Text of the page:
It’s your wrong-headed right-wing economic and political thinking that is just empirically wrong. Theoretically wrong. Empirically wrong. Illogical. Just wrong, wrong wrong. It also seems to not matter how wrong it’s proven to be time and time again—you’ll be back to double-down on it. True believers to the end.

JLeslie's avatar

@Jaxk Obama and Bush. We have been doing it for 12 years, not 8. So far, I don’t really hear any candidates talking a lot about the deficit.

ARE_you_kidding_me's avatar

Bernie is making expensive promises he has no intention of keeping, or even the ability to do so if he really wanted to.

filmfann's avatar

Nothing about this election has been predictable.

Jaxk's avatar

@Kropotkin – The idea that the national debt has no impoact on our economy is so totally naive that it’s hard to address. Currently our debt is so high that we are borrowing money just to make the interest payments and the interest is almost zero. If we were to raise interest rates by 5% (still very low by historical standards) our debt would grow by $85 Trillion over the next 20 years. That growth is assuming all other expenditures remained the same. Some debt can be good but you need to have some scope on all this.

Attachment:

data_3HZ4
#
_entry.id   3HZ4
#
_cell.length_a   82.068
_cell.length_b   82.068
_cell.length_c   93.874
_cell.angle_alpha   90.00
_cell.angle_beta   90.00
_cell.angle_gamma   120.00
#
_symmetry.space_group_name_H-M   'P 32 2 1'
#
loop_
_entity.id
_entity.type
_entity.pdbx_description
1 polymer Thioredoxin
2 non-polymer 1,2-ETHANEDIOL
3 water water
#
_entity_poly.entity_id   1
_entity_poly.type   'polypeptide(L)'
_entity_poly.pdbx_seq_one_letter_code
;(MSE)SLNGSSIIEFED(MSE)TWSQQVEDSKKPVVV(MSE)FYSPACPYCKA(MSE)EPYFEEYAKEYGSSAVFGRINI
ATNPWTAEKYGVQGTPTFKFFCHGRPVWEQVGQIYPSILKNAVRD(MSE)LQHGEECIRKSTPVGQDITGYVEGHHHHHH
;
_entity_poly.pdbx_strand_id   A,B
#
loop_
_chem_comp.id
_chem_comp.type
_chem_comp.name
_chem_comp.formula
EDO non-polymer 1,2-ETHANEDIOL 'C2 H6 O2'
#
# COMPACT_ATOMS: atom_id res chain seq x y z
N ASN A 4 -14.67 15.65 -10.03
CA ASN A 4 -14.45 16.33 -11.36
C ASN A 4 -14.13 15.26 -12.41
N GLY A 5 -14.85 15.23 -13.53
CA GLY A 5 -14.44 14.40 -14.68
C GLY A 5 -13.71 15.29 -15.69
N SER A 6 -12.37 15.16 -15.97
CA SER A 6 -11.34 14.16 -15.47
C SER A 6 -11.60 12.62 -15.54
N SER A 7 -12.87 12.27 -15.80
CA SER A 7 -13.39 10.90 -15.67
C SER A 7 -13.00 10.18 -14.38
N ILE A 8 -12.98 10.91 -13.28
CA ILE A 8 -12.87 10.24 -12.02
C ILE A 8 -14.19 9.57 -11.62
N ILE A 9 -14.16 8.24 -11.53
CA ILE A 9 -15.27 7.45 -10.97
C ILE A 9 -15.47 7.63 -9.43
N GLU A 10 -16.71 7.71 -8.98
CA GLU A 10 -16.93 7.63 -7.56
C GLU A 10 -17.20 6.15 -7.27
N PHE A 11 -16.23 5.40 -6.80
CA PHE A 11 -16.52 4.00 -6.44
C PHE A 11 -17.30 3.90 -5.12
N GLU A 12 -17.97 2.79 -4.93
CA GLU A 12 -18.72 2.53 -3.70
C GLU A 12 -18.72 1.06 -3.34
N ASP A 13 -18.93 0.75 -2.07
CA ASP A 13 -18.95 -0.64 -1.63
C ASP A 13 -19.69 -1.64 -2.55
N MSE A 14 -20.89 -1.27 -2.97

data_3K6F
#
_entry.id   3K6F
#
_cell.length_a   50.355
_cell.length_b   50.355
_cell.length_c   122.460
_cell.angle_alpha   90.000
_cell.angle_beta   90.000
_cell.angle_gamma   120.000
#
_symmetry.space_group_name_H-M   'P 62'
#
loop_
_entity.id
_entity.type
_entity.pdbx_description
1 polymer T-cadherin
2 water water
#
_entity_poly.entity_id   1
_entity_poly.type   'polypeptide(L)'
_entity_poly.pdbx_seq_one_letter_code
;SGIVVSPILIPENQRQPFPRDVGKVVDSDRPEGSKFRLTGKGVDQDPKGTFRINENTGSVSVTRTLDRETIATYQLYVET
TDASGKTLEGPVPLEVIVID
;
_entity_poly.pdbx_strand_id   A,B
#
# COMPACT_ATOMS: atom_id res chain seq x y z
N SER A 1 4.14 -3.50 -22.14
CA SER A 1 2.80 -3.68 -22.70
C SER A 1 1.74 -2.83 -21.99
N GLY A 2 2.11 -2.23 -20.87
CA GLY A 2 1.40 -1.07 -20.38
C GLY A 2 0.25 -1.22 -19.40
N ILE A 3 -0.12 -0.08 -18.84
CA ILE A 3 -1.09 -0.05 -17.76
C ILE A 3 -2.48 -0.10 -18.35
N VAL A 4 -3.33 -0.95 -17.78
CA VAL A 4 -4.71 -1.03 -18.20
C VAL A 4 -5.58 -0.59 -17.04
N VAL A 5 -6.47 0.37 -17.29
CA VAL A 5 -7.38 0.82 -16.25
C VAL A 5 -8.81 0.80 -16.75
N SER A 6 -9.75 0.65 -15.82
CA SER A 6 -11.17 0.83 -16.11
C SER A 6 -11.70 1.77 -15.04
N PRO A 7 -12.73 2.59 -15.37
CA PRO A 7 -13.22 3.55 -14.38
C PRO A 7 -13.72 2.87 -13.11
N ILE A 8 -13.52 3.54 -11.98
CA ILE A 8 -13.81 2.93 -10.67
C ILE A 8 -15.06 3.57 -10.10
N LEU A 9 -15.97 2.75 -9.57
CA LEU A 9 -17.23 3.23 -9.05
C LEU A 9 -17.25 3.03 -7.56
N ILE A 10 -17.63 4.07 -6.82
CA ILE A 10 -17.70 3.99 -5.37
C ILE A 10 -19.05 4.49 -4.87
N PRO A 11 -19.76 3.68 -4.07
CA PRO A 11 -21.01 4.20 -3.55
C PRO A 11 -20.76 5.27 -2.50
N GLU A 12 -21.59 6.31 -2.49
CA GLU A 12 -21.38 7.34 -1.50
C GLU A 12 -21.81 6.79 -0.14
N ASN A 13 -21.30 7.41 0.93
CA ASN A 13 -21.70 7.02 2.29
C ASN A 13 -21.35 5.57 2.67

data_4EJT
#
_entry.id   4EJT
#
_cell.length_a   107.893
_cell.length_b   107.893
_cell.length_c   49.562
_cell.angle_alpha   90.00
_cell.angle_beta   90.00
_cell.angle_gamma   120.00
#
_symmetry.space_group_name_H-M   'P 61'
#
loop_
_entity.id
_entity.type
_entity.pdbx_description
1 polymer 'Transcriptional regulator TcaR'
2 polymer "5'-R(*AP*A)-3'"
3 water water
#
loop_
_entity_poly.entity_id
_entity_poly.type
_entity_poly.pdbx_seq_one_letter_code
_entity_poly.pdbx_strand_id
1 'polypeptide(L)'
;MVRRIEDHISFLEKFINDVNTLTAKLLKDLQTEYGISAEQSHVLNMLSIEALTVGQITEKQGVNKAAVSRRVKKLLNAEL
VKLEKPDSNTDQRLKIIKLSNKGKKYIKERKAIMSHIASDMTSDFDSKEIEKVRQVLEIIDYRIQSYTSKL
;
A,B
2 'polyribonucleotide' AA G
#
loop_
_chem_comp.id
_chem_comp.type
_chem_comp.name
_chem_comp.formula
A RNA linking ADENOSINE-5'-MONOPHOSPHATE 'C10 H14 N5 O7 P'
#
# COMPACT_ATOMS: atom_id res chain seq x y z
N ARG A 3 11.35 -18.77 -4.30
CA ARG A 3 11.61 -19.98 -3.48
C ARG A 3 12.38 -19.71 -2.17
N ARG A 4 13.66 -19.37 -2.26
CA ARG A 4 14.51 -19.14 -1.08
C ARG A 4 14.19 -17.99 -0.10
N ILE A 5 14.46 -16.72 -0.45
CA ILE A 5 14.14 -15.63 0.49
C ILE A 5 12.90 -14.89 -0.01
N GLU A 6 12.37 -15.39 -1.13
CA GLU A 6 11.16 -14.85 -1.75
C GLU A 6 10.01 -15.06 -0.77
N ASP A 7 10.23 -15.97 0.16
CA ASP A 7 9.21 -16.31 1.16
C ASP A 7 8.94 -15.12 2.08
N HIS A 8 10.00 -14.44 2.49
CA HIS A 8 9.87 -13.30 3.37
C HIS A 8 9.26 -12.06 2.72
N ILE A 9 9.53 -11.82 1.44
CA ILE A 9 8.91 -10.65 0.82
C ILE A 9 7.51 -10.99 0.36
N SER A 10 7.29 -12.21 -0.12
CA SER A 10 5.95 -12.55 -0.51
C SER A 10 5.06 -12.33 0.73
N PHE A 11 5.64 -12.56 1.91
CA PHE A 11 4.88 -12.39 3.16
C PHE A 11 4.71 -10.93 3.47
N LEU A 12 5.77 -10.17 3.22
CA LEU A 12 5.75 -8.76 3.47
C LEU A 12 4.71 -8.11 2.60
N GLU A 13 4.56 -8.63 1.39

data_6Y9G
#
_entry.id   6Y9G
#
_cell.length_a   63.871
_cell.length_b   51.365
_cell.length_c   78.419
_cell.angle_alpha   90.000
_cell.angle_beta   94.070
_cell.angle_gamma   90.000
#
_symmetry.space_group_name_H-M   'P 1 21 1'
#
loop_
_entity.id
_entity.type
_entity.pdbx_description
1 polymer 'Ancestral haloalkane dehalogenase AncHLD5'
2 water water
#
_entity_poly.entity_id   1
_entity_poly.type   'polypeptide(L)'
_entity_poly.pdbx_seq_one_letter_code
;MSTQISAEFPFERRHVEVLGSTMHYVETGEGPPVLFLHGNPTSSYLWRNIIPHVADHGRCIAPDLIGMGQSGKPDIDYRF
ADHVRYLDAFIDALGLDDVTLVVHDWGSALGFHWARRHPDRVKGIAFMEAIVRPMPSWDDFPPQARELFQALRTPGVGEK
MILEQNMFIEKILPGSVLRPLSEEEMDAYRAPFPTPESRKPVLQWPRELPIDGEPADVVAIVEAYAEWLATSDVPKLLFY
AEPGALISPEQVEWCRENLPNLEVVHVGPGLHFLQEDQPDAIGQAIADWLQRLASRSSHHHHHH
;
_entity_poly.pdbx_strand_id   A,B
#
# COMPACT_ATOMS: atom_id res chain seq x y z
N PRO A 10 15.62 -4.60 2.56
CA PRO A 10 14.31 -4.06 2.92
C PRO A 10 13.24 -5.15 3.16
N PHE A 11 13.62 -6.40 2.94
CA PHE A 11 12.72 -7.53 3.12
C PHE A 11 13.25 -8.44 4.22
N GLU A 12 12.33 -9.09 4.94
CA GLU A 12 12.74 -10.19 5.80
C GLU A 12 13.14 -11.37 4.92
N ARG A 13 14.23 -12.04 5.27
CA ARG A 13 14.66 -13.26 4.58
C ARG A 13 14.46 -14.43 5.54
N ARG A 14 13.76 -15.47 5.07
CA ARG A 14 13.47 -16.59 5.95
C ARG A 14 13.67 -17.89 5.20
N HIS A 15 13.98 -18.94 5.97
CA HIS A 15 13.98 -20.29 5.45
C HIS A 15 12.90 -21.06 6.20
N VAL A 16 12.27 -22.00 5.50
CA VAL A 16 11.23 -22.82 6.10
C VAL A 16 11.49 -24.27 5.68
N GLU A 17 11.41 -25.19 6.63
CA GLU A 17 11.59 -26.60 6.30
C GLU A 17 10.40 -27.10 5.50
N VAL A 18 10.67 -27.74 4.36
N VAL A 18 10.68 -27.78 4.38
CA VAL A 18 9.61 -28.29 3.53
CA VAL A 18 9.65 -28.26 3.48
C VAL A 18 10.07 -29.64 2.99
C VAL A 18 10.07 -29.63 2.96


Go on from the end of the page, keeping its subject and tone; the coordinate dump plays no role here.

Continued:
To make mattersd worse we already have obligations (things like social cecurity and medicare) that will drive up the debt by another $70 Trillion over the next 20 years. That means if we don’t change a thing in our spending we add $150 Trillion to our debt. There is already a move to change the international currency away from the dollar and that brings a whole new set of problems. Burying your head in the sand won’t change the path we’re on. Greece, Russia and many others have thought they could do the same thing but it didn’t work. Our current interest rates are killing those on fixed incomes, retirees and anyone saving for their their retirement which mean in the next 20 years there will be no money in you savings to retire and you’ll be on the government dole, once again increasing our debt.

Third world poverty is in our future if we take your advice and much worse if we take Bernie’s.

Jaxk's avatar